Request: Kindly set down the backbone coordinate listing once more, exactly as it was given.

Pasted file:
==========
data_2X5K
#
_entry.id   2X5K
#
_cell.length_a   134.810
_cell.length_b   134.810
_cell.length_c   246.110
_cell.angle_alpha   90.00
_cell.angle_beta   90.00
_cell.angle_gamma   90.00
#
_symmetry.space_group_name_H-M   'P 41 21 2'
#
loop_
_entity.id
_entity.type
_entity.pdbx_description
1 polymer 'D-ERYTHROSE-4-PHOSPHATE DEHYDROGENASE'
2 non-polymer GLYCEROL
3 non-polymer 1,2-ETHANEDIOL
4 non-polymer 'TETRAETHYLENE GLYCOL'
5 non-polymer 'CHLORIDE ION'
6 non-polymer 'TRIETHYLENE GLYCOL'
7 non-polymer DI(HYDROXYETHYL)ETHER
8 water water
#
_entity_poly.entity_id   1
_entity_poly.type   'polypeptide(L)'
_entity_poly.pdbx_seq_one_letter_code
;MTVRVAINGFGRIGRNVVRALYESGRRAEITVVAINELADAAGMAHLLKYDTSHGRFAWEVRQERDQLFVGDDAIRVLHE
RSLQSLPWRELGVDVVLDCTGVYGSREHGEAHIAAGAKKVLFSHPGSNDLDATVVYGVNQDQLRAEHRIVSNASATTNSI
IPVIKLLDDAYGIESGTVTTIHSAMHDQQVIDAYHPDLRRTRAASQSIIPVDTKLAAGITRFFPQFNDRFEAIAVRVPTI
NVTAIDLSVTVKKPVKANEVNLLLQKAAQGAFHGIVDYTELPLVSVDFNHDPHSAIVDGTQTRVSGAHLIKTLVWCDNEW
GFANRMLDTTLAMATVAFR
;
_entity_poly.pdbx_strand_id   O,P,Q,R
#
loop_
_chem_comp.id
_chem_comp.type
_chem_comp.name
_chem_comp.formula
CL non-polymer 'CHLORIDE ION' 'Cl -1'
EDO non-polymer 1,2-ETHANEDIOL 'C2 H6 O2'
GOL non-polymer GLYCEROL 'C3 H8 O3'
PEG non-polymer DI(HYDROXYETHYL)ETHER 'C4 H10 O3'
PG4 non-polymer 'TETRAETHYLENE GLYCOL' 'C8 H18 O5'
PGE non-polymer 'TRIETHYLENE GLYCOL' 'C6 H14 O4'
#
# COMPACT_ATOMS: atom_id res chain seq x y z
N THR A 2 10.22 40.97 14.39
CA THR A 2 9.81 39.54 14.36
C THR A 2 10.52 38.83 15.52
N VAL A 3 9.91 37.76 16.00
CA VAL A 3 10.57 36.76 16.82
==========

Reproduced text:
data_2X5K
#
_entry.id   2X5K
#
_cell.length_a   134.810
_cell.length_b   134.810
_cell.length_c   246.110
_cell.angle_alpha   90.00
_cell.angle_beta   90.00
_cell.angle_gamma   90.00
#
_symmetry.space_group_name_H-M   'P 41 21 2'
#
loop_
_entity.id
_entity.type
_entity.pdbx_description
1 polymer 'D-ERYTHROSE-4-PHOSPHATE DEHYDROGENASE'
2 non-polymer GLYCEROL
3 non-polymer 1,2-ETHANEDIOL
4 non-polymer 'TETRAETHYLENE GLYCOL'
5 non-polymer 'CHLORIDE ION'
6 non-polymer 'TRIETHYLENE GLYCOL'
7 non-polymer DI(HYDROXYETHYL)ETHER
8 water water
#
_entity_poly.entity_id   1
_entity_poly.type   'polypeptide(L)'
_entity_poly.pdbx_seq_one_letter_code
;MTVRVAINGFGRIGRNVVRALYESGRRAEITVVAINELADAAGMAHLLKYDTSHGRFAWEVRQERDQLFVGDDAIRVLHE
RSLQSLPWRELGVDVVLDCTGVYGSREHGEAHIAAGAKKVLFSHPGSNDLDATVVYGVNQDQLRAEHRIVSNASATTNSI
IPVIKLLDDAYGIESGTVTTIHSAMHDQQVIDAYHPDLRRTRAASQSIIPVDTKLAAGITRFFPQFNDRFEAIAVRVPTI
NVTAIDLSVTVKKPVKANEVNLLLQKAAQGAFHGIVDYTELPLVSVDFNHDPHSAIVDGTQTRVSGAHLIKTLVWCDNEW
GFANRMLDTTLAMATVAFR
;
_entity_poly.pdbx_strand_id   O,P,Q,R
#
loop_
_chem_comp.id
_chem_comp.type
_chem_comp.name
_chem_comp.formula
CL non-polymer 'CHLORIDE ION' 'Cl -1'
EDO non-polymer 1,2-ETHANEDIOL 'C2 H6 O2'
GOL non-polymer GLYCEROL 'C3 H8 O3'
PEG non-polymer DI(HYDROXYETHYL)ETHER 'C4 H10 O3'
PG4 non-polymer 'TETRAETHYLENE GLYCOL' 'C8 H18 O5'
PGE non-polymer 'TRIETHYLENE GLYCOL' 'C6 H14 O4'
#
# COMPACT_ATOMS: atom_id res chain seq x y z
N THR A 2 10.22 40.97 14.39
CA THR A 2 9.81 39.54 14.36
C THR A 2 10.52 38.83 15.52
N VAL A 3 9.91 37.76 16.00
CA VAL A 3 10.57 36.76 16.82